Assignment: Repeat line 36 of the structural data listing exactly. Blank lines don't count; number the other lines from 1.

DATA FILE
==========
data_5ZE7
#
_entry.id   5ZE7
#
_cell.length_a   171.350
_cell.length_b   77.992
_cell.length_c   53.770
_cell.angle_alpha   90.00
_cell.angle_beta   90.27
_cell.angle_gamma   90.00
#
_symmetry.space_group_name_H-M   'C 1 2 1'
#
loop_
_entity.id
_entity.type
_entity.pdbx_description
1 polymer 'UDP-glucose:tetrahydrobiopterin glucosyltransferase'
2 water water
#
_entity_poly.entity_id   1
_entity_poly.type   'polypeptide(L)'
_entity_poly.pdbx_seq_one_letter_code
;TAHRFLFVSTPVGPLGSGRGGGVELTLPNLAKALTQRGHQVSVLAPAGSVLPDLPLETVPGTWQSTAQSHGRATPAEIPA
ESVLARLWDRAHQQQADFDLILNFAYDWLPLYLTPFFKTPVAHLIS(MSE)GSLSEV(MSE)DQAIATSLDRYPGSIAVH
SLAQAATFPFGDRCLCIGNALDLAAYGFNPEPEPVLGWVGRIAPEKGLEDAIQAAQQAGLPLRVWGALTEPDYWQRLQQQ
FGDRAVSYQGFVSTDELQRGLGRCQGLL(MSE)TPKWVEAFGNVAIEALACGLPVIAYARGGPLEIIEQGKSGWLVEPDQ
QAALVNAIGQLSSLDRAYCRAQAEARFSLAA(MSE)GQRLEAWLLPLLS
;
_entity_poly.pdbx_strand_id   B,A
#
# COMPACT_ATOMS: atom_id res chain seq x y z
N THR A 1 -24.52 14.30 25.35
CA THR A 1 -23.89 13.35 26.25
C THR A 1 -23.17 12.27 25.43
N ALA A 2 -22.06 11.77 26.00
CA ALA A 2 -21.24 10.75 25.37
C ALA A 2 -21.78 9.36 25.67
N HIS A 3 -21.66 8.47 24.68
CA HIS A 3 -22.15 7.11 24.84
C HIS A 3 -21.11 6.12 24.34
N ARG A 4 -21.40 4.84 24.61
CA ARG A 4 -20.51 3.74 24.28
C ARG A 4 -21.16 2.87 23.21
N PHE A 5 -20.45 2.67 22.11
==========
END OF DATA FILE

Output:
N ALA A 2 -22.06 11.77 26.00